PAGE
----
set the stroke width to 5.0
            end tell
        end tell
    end tell
end tell

Open in Script Editor

The basic Pixelmator Pro hierarchy is: Application Documents Layers  Effects.

First, you specify which application you’re instructing. Then, the application may have multiple documents, so you need to say which one you’d like to edit. A specific document can also have a number of different layers, so you need to say which layer you’d like to edit, and how you’d like to edit it. Finally, layers can also contain effects. Note that color adjustments and styles are properties of layers, rather than separate objects contained by layers.

AppleScript is a very flexible language, so you can also write the command above like this:

tell application "Pixelmator Pro"
    tell the styles of the first layer of the front document to set the stroke width to 5.0
end tell

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Or even:

tell application "Pixelmator Pro"
    tell the front document's first layer's styles to set the stroke width to 5.0
end tell

Open in Script Editor

Note how, in both cases, you’re still navigating down the hierarchy to the object you’d like to edit and, in this case, you’re changing one of its properties.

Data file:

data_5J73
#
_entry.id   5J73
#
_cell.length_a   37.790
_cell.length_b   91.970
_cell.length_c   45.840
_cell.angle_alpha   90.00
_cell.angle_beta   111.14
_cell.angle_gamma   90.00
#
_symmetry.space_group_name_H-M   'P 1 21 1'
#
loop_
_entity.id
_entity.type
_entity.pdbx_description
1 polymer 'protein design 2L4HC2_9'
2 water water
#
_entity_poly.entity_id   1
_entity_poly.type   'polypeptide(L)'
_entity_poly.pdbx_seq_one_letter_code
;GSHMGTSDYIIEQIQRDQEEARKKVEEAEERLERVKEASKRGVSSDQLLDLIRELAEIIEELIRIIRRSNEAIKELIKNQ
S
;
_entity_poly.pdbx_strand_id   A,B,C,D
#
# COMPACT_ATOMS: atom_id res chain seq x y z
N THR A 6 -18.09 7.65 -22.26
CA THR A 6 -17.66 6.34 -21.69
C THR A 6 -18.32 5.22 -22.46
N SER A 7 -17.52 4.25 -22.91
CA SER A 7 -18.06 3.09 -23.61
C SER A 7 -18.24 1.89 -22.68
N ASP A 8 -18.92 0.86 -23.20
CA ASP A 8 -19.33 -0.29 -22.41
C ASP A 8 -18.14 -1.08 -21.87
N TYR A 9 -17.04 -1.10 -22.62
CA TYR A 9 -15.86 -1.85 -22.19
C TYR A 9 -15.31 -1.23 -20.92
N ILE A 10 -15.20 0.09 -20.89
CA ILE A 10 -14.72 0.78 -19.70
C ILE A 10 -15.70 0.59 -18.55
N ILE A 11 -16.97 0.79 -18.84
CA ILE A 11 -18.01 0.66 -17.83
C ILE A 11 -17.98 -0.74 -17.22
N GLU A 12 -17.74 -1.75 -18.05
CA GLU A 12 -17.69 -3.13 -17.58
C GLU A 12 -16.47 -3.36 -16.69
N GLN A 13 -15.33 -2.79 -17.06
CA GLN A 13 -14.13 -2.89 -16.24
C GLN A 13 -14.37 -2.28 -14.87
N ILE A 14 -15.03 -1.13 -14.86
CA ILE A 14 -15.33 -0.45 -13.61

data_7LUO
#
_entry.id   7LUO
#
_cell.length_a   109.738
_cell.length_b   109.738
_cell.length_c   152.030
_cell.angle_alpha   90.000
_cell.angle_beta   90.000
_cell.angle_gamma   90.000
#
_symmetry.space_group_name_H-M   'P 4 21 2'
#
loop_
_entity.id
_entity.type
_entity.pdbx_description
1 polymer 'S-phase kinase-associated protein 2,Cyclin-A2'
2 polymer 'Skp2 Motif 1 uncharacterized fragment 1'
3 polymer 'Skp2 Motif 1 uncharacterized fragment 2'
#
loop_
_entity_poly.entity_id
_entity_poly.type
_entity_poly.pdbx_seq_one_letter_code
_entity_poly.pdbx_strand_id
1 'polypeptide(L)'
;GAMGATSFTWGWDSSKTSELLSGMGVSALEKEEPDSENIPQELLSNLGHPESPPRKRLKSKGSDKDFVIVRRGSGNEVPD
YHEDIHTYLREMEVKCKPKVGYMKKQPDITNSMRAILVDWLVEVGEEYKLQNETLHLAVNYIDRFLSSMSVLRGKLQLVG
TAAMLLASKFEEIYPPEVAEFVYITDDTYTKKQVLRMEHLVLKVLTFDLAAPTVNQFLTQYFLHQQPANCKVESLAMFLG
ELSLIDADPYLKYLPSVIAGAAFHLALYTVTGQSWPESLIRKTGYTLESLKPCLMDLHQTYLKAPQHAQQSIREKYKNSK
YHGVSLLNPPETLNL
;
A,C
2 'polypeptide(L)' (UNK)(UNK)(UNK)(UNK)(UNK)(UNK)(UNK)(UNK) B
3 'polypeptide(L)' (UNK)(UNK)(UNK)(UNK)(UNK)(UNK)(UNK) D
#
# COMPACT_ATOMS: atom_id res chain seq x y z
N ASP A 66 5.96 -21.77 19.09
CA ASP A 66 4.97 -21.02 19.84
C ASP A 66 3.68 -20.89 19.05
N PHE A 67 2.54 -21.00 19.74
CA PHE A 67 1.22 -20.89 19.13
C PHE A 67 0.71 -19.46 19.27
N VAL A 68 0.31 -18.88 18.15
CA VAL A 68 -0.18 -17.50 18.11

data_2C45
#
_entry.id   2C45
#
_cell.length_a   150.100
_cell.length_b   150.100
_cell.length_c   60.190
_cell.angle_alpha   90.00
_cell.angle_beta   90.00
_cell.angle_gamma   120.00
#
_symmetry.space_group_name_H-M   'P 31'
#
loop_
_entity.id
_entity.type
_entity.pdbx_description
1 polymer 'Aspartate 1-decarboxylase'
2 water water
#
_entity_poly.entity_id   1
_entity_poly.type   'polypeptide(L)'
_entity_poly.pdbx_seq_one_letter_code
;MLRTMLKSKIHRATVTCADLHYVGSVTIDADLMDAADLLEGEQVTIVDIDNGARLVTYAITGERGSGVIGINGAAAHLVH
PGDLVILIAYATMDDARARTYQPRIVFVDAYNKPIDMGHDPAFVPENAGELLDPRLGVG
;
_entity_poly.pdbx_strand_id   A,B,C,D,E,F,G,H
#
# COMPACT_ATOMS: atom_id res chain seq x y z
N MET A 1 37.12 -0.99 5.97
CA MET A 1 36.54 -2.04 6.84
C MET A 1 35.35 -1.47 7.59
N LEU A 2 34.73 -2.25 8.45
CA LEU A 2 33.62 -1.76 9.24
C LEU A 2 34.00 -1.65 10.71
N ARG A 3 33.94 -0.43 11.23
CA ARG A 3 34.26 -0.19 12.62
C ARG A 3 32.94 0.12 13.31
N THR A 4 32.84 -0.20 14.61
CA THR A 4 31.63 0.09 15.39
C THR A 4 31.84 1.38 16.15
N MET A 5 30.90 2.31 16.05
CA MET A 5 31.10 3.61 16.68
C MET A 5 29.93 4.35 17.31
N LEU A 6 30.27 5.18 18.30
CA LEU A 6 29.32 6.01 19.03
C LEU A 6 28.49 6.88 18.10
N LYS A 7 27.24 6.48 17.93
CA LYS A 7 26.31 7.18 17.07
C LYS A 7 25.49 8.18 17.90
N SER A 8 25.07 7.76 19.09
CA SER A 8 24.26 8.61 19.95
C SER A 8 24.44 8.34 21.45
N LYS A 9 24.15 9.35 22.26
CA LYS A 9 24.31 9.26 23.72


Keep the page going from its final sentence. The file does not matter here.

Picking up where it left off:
Along with setting properties, you can also use verbs such as ‘select’ to perform actions. Like this:

tell application "Pixelmator Pro"
    select every layer of the front document
end tell

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Color adjustments and layer styles are properties of layers, so you can use the syntax above to edit them. Each layer will always have these properties and they will be editable.

Effects are a little different. They are elements that are contained by layers or layer masks. In the same way that a number of different layers might belong to a document, a number of different effects might belong to a layer and these need to be created using the standard ‘make’ verb. Here’s the basic syntax: